Anchorage’s first-ever tax on gas and diesel fuel takes effect Thursday

Anchorage drivers will pay an extra 10 cents per gallon at the pump starting Thursday, with the city's first-ever tax on gasoline and diesel fuel taking effect.

Mayor Ethan Berkowitz made the gas tax a key part of his 2018 budget plan, saying the city should rely less on property taxes to pay for general services.

The tax is expected to raise about $14 million annually. The average homeowner will see about a $130 property tax cut this year as a result, officials said.

Meanwhile, a car that drives 10,000 miles a year at 23 miles per gallon will pay an extra $43 each year for gas, officials said. About one-fifth of the tax revenue will come from tourists, commuters and other non-Anchorage residents, according to an estimate from city treasurers.

Anchorage does not have a general sales tax, unlike many other Alaska towns. The city taxes certain goods and services, like cigarettes and marijuana, rental cars and hotel rooms.

However, Anchorage appears to be the first city to levy an excise tax exclusively on motor fuel, said Larry Persily, a former deputy state revenue commissioner who has worked on various sales tax proposals over the years. It's coming on top of the existing state fuel tax of eight cents per gallon. The state tax has been in effect since 1961 and is the lowest in the United States, Persily said.

Al Tamagni, a member of the city's Budget Advisory Commission who supported the gas tax proposal, said Anchorage's property tax burden is too high.


"It's really hard for a family that has, say, a $350,000 home," Tamagni said. "The taxes on that are awfully expensive."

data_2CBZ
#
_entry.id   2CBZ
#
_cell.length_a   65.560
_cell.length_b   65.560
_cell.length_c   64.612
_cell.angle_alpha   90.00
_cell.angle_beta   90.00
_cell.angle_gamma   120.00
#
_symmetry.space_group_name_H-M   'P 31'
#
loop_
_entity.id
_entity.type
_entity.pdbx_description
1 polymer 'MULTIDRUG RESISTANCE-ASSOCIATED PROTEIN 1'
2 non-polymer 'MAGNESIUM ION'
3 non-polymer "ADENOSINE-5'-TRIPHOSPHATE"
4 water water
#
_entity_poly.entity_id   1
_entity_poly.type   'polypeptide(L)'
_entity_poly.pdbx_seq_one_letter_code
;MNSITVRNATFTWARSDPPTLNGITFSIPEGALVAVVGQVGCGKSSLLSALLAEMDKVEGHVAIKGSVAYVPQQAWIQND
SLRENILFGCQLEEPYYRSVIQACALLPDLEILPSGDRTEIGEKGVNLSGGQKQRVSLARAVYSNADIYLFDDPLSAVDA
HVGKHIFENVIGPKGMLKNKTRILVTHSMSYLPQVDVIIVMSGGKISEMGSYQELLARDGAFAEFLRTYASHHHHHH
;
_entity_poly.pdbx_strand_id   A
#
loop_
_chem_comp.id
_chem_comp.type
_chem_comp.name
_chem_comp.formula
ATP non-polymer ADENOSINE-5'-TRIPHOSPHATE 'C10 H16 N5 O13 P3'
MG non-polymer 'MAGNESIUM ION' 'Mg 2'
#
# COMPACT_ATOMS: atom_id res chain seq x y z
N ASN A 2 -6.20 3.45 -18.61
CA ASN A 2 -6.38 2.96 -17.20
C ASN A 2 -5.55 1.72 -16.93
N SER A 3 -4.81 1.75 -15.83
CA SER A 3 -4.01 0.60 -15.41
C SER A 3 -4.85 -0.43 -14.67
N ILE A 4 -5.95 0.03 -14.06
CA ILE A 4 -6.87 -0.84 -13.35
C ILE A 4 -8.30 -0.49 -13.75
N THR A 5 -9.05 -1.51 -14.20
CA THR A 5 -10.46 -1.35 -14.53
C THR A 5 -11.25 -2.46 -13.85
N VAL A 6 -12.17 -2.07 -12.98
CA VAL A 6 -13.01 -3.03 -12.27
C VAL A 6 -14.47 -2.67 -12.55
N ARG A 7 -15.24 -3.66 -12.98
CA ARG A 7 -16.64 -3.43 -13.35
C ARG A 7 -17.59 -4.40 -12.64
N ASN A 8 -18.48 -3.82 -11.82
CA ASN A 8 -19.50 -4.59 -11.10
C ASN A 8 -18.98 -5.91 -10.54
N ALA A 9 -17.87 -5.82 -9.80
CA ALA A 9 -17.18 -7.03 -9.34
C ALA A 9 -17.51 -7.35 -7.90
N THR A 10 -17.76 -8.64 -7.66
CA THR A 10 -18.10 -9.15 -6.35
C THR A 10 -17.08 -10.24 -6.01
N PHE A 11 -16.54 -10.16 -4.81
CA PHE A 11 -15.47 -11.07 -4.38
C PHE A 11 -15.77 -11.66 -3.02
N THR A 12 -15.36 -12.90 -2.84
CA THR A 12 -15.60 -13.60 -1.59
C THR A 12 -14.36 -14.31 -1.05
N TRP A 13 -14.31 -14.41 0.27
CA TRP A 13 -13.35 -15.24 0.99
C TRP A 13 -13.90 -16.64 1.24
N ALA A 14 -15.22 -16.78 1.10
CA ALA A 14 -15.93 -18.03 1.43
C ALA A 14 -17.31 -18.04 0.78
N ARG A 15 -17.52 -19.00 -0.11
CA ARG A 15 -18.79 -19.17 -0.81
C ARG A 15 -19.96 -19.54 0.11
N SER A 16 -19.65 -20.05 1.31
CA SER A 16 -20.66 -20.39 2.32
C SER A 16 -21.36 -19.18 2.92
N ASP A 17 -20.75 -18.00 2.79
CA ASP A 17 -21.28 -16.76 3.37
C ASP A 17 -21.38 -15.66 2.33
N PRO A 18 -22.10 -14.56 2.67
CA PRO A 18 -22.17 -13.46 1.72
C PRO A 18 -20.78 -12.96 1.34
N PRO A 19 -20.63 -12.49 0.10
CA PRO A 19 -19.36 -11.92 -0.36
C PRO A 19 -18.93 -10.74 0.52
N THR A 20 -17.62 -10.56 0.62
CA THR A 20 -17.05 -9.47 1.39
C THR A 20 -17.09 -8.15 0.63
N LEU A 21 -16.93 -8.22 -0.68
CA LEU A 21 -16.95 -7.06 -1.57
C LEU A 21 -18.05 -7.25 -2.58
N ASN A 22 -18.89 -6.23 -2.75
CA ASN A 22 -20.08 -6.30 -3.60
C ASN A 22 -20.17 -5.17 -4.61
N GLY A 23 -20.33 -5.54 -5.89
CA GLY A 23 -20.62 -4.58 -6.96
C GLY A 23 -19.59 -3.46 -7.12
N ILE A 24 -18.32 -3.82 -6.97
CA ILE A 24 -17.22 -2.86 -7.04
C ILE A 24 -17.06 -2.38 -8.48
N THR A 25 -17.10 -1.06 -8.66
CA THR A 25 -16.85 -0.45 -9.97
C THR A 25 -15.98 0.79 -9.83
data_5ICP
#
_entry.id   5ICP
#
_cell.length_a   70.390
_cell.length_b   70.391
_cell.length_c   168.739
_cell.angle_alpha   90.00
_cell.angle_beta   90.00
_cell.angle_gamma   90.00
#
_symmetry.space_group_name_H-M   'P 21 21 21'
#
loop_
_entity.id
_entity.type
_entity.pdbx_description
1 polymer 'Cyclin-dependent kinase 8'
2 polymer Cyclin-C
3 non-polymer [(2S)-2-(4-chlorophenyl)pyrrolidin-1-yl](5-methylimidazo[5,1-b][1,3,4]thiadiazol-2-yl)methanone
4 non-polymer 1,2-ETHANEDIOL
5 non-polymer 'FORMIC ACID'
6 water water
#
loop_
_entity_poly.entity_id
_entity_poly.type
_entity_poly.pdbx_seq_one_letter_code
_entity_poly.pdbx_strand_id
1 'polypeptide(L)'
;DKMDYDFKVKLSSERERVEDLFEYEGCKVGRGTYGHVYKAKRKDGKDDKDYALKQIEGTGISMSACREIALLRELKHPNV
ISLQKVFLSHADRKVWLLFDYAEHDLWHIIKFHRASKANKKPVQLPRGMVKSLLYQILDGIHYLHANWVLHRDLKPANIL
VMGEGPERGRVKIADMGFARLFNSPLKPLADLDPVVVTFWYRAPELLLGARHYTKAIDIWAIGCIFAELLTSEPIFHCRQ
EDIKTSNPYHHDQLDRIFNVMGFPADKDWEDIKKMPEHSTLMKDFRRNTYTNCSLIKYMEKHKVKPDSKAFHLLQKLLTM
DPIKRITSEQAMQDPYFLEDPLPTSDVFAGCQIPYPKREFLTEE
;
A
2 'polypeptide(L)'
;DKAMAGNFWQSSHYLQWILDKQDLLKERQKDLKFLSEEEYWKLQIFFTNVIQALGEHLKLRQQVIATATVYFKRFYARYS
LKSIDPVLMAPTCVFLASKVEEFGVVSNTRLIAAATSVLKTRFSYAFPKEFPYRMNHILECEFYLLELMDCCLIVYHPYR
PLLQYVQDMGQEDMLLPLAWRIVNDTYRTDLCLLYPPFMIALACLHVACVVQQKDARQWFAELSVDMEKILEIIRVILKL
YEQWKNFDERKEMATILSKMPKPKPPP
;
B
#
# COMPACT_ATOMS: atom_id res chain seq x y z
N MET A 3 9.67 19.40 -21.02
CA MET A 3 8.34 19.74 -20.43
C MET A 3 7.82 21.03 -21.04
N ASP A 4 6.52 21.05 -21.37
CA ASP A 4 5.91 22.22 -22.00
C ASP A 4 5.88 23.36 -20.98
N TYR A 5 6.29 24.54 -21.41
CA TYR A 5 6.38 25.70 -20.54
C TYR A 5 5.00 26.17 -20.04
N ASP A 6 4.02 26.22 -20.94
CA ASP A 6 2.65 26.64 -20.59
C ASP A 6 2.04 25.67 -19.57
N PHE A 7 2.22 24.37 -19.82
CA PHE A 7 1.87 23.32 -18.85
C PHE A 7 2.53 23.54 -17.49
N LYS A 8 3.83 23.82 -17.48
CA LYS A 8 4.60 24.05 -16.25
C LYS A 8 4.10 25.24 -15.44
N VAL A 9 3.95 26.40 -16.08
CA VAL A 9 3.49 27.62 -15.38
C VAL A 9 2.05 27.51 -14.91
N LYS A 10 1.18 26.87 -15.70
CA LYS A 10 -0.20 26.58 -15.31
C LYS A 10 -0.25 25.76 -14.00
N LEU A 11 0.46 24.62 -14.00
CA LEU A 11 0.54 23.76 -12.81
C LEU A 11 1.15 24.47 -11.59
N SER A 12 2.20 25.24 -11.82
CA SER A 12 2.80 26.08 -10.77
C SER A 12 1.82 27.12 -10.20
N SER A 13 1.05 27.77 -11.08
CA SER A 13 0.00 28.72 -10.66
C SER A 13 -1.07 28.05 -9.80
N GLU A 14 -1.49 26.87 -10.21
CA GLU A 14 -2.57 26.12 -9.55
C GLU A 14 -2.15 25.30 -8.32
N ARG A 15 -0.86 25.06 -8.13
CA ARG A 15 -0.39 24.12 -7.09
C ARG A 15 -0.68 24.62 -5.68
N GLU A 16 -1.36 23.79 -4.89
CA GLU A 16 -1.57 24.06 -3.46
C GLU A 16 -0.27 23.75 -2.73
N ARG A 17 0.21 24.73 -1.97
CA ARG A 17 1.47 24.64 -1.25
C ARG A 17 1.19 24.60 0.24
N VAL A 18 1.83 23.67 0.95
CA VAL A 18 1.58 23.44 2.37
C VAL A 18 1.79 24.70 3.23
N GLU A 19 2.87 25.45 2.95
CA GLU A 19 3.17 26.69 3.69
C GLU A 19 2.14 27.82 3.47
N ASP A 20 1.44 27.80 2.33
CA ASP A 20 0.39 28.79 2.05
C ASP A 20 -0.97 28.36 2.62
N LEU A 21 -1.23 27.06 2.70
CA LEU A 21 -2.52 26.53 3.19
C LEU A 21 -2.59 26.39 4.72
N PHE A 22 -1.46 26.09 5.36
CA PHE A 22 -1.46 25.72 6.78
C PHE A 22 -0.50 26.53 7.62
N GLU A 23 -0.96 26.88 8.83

But local businesses that rely on driving were among those alarmed by the prospect of the new tax.

Sweet Caribou, a newer Anchorage business that sells artisan macarons, lunch bowls and desserts, started making lunch deliveries in August 2016. James Strong, the owner, said the four company vehicles cover roughly 100,000 miles a year in all.

"Right now we're in a recession, and margins are already tight," Strong said. "This just adds a bigger impact on our business and cuts down on ability to grow."

He said he didn't expect to halt his delivery service or raise prices. But he said it could affect hours or other parts of the business.

DeAndre Bradshaw, one of the owners of the Anchorage delivery company 907 Deliveries, said his company may have to look at raising rates.

And Rich Cline, the longtime owner of the Tesoro station at Fifth Avenue and Gambell Street, planned a protest of sorts for Thursday. Drivers who come by the station will be reimbursed the amount of the tax.

Cline said his station sees a lot of drivers from the Valley. He said he worries Valley drivers will choose to fill up closer to home before driving to work.

The reimbursement money is coming from the Alaska branch of Americans for Prosperity, the Virginia-based advocacy organization founded by the billionaire industrialist Koch brothers. Jeremy Price, the director, said his organization questioned the need for the new tax and suggested the Berkowitz administration focus on cutting spending.

The Anchorage Assembly approved the tax in November. Anchorage Assemblyman John Weddleton, who voted in favor of the tax, said the "battle cry" for years has been that the city relies too much on property taxes.

"This is a pretty common, simple alternative," Weddleton said. "The cost to collect it is cheap."

By Wednesday, 11 dealers who sell or transfer motor fuel had registered to remit the tax, said Blyss Cruz, the principal administrative officer at the city finance department. She said the city had sent out letters to all of the dealers are registered to pay the state tax, hoping to alert everyone who qualified to pay the tax in Anchorage.

More information about the new gas tax is available on the city finance website.

Devin Kelly

Devin Kelly was an ADN staff reporter.